What Is a Blocked Account?
A blocked account generally refers to a financial account that has some limitations or restrictions placed upon it, temporarily or permanently, which can occur for various reasons and rationales.
- Blocked accounts restrict account owners from unlimited and unrestricted use of their funds in that account.
- Accounts may be blocked or limited for a variety of reasons, including internal bank policies, external regulations, or via a court order or legal decision.
- An account that has become completely blocked is referred to as a frozen account.
Understanding Blocked Accounts
Very broadly, a blocked account refers to an account that does not allow for unlimited or indiscriminate withdrawal or other access but instead has certain restrictions or limitations on when, how much, and by who, capital can be withdrawn. Accounts can be blocked in such a manner for several reasons, which may be imposed by a bank's own rules or by external legal rulings - such as in the case of splitting marital assets during a divorce or in the case of a personal bankruptcy.
For instance, a bank may limit cash withdrawals by policy to $2,000 a week for its basic customers, or a judge may rule that no party to a divorce spend more than $500 from bank accounts per week for personal expenses.
If an account becomes completely blocked, it is said to be "frozen". Account freezes are normally the result of a court order and, in some cases, they may be done by the bank itself. This usually occurs when the account holder has unpaid debts to creditors or the government, or when there is suspicious activity detected through the account.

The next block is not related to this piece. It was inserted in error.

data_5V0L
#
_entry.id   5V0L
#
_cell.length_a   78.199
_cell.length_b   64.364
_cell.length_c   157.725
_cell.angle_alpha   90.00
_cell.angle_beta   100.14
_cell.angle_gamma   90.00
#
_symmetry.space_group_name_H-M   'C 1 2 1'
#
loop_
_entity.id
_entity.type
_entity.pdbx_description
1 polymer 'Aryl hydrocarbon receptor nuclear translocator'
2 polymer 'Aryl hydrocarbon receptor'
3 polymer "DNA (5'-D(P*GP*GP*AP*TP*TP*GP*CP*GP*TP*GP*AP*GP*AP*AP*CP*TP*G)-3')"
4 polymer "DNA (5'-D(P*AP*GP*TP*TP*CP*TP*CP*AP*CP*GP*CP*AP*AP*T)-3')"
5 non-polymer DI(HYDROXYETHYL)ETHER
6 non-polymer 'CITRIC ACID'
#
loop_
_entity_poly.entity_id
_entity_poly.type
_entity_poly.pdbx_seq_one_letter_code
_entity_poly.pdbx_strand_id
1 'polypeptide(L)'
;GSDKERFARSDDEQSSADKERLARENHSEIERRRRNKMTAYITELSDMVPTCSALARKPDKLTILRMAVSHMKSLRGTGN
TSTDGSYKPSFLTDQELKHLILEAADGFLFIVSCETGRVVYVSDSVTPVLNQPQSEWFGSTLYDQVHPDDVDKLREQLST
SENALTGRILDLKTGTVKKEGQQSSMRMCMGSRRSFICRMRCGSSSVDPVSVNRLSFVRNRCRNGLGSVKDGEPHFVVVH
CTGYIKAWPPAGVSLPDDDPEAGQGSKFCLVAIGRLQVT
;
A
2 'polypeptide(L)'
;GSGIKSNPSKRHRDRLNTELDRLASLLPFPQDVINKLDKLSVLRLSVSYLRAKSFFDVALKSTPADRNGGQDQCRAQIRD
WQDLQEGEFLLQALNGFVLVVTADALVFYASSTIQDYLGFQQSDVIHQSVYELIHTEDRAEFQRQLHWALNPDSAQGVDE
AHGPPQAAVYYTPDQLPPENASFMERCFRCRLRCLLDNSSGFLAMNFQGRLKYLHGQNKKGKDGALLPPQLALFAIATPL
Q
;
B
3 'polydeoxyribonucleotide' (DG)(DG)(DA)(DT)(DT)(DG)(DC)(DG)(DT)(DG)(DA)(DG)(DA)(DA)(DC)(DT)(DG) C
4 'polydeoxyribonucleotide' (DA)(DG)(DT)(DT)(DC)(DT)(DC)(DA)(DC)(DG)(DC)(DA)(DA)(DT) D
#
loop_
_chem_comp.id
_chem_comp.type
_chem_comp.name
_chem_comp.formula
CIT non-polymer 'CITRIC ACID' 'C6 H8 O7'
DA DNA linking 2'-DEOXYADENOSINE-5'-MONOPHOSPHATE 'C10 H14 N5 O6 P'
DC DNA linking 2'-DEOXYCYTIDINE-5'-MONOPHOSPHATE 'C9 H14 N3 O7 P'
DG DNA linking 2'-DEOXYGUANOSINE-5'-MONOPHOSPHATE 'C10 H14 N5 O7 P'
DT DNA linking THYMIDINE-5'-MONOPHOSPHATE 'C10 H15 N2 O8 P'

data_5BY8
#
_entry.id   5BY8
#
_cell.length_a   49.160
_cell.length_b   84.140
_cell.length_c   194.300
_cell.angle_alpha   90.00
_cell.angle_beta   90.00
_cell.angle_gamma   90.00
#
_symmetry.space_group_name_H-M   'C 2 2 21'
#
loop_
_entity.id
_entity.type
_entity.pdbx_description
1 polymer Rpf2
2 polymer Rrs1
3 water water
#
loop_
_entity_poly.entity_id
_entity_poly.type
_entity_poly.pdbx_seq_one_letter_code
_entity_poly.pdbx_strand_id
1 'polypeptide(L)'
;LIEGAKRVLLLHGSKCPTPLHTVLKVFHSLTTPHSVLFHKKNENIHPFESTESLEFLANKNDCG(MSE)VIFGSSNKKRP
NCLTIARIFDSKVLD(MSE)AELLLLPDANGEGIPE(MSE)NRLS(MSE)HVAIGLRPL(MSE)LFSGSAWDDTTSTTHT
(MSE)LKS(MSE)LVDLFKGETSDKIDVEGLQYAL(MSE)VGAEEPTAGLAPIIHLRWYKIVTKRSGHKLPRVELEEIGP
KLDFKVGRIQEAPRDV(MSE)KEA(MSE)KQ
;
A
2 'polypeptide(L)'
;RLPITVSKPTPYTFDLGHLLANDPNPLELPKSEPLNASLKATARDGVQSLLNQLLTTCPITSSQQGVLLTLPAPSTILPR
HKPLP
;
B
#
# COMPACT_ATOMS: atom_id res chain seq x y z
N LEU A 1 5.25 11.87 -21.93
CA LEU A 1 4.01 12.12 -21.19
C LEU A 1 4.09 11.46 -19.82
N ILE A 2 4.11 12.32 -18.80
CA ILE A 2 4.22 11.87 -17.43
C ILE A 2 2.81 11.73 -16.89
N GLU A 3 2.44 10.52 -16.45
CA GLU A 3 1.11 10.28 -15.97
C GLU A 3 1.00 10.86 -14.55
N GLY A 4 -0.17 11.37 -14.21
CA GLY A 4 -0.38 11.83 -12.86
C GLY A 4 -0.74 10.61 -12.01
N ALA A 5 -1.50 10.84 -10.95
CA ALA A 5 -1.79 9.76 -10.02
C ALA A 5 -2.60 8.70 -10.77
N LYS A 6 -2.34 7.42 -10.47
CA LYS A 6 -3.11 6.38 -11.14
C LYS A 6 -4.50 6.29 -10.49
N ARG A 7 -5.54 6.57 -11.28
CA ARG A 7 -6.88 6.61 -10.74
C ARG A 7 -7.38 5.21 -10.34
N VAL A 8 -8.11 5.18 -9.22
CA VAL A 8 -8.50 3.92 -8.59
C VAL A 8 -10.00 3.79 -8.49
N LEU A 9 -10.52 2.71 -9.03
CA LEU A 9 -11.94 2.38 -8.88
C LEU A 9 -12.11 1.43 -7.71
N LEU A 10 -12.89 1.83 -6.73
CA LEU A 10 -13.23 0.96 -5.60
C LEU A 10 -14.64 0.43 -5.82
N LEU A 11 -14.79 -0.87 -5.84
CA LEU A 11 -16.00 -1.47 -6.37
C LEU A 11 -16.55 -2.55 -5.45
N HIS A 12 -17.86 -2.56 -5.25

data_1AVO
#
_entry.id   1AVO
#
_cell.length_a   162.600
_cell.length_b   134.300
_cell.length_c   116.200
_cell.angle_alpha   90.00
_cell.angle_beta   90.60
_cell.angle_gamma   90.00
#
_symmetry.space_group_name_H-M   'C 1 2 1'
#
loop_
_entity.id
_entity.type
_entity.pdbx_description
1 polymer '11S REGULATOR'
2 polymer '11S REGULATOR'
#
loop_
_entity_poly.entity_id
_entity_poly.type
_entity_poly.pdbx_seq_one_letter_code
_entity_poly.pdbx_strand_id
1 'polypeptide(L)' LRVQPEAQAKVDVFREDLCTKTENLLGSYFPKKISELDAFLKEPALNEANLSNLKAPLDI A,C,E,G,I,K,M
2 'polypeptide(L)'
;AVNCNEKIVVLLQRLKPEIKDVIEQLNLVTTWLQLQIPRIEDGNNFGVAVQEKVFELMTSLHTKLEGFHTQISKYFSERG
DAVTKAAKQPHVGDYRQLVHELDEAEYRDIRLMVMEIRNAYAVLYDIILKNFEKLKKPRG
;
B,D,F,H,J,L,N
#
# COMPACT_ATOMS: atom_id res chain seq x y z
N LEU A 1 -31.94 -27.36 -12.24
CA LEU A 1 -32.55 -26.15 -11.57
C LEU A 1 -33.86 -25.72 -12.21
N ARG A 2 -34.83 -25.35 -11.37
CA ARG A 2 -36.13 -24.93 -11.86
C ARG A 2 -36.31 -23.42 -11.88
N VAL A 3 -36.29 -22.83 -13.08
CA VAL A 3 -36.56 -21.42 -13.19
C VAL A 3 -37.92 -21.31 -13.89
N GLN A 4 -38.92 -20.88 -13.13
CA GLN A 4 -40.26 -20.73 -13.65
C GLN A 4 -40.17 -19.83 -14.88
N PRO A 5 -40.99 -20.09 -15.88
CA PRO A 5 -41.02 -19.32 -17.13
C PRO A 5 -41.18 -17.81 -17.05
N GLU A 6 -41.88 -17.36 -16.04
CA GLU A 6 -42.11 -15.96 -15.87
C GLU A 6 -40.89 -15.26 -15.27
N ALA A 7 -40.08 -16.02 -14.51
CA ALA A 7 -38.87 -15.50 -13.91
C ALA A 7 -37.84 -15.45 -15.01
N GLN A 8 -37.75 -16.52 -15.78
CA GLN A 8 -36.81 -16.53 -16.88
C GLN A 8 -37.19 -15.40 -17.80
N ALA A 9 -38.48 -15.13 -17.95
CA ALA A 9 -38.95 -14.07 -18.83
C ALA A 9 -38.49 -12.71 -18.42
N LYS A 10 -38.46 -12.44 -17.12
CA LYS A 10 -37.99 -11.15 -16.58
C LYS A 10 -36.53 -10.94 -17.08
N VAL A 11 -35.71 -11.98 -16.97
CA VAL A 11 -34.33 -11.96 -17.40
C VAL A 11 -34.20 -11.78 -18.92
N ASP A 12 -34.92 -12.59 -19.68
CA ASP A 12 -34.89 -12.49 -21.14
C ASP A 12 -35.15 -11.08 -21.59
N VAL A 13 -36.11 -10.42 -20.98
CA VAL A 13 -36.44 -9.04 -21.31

Foreign Exchange Controls
A blocked account can be an account that is subject to foreign exchange controls in a country that restricts the amount of its currency that can be transferred to other countries or exchanged into other currencies.
In Germany, blocked accounts work something like this, for foreign students not from EU member states. As a foreign student, you must provide proof that you have the financial means to pay for your course of studies, and for supporting yourself during your studies. And, to prove adequate means often requires a blocked account. This account is not freely accessible to the account holder. Students have to pay a minimum of 720 euros for each month they plan to be in Germany, and may not withdraw funds until they arrive in the country, nor can they withdraw more than 720 euros per month, unless they have paid more than the minimum amount.
Deposit Account Controls
A blocked account can sometimes refer to a Deposit Account Control Agreement (DACA), which is an agreement between a borrower (or debtor), the secured lender, and a bank maintaining a deposit account. Control under the DACA is established when the bank agrees to comply with directives from the secured lender, without needing the express consent of the borrower.
It can also refer to accounts that are frozen, either by the U.S. government for political reasons, or for other reasons (such as the death of the account holder.) A blocked account is typically more serious than a frozen account, and the implication of the term is that it is long term in nature. Once an account in the U.S. is blocked by government mandate (such as during a time of war or distress), no funds in the account can be accessed without a specific release from the U.S. Treasury.